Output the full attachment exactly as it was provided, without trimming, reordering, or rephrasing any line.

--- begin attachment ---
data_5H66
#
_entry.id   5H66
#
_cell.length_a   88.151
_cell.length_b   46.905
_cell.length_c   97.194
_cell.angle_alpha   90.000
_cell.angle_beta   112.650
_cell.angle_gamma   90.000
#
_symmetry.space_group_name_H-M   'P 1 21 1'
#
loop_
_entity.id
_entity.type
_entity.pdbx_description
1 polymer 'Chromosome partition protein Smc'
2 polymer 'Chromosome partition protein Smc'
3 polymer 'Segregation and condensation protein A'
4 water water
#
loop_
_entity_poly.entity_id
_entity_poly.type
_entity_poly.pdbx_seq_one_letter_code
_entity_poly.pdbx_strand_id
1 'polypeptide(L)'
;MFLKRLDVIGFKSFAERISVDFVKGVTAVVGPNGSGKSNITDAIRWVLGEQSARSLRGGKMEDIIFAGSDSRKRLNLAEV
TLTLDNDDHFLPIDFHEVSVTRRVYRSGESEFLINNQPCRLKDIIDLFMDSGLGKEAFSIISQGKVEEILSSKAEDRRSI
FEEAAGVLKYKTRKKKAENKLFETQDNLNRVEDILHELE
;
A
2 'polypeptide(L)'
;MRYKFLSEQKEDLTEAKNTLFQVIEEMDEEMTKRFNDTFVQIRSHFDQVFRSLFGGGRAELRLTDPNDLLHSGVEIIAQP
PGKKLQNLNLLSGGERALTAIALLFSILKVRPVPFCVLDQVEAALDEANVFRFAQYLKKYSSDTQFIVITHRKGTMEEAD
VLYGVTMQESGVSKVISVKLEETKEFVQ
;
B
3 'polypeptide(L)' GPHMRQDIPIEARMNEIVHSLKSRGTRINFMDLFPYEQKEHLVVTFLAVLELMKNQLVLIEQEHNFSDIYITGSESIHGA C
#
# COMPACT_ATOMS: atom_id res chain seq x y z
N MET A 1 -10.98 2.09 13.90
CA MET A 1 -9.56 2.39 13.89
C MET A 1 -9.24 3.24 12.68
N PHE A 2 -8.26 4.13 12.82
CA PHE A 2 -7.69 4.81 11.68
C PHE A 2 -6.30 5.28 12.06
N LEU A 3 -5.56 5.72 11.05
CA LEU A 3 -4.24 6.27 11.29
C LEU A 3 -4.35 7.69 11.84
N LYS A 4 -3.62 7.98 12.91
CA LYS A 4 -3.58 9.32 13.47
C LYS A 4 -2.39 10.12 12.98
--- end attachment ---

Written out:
data_5H66
#
_entry.id   5H66
#
_cell.length_a   88.151
_cell.length_b   46.905
_cell.length_c   97.194
_cell.angle_alpha   90.000
_cell.angle_beta   112.650
_cell.angle_gamma   90.000
#
_symmetry.space_group_name_H-M   'P 1 21 1'
#
loop_
_entity.id
_entity.type
_entity.pdbx_description
1 polymer 'Chromosome partition protein Smc'
2 polymer 'Chromosome partition protein Smc'
3 polymer 'Segregation and condensation protein A'
4 water water
#
loop_
_entity_poly.entity_id
_entity_poly.type
_entity_poly.pdbx_seq_one_letter_code
_entity_poly.pdbx_strand_id
1 'polypeptide(L)'
;MFLKRLDVIGFKSFAERISVDFVKGVTAVVGPNGSGKSNITDAIRWVLGEQSARSLRGGKMEDIIFAGSDSRKRLNLAEV
TLTLDNDDHFLPIDFHEVSVTRRVYRSGESEFLINNQPCRLKDIIDLFMDSGLGKEAFSIISQGKVEEILSSKAEDRRSI
FEEAAGVLKYKTRKKKAENKLFETQDNLNRVEDILHELE
;
A
2 'polypeptide(L)'
;MRYKFLSEQKEDLTEAKNTLFQVIEEMDEEMTKRFNDTFVQIRSHFDQVFRSLFGGGRAELRLTDPNDLLHSGVEIIAQP
PGKKLQNLNLLSGGERALTAIALLFSILKVRPVPFCVLDQVEAALDEANVFRFAQYLKKYSSDTQFIVITHRKGTMEEAD
VLYGVTMQESGVSKVISVKLEETKEFVQ
;
B
3 'polypeptide(L)' GPHMRQDIPIEARMNEIVHSLKSRGTRINFMDLFPYEQKEHLVVTFLAVLELMKNQLVLIEQEHNFSDIYITGSESIHGA C
#
# COMPACT_ATOMS: atom_id res chain seq x y z
N MET A 1 -10.98 2.09 13.90
CA MET A 1 -9.56 2.39 13.89
C MET A 1 -9.24 3.24 12.68
N PHE A 2 -8.26 4.13 12.82
CA PHE A 2 -7.69 4.81 11.68
C PHE A 2 -6.30 5.28 12.06
N LEU A 3 -5.56 5.72 11.05
CA LEU A 3 -4.24 6.27 11.29
C LEU A 3 -4.35 7.69 11.84
N LYS A 4 -3.62 7.98 12.91
CA LYS A 4 -3.58 9.32 13.47
C LYS A 4 -2.39 10.12 12.98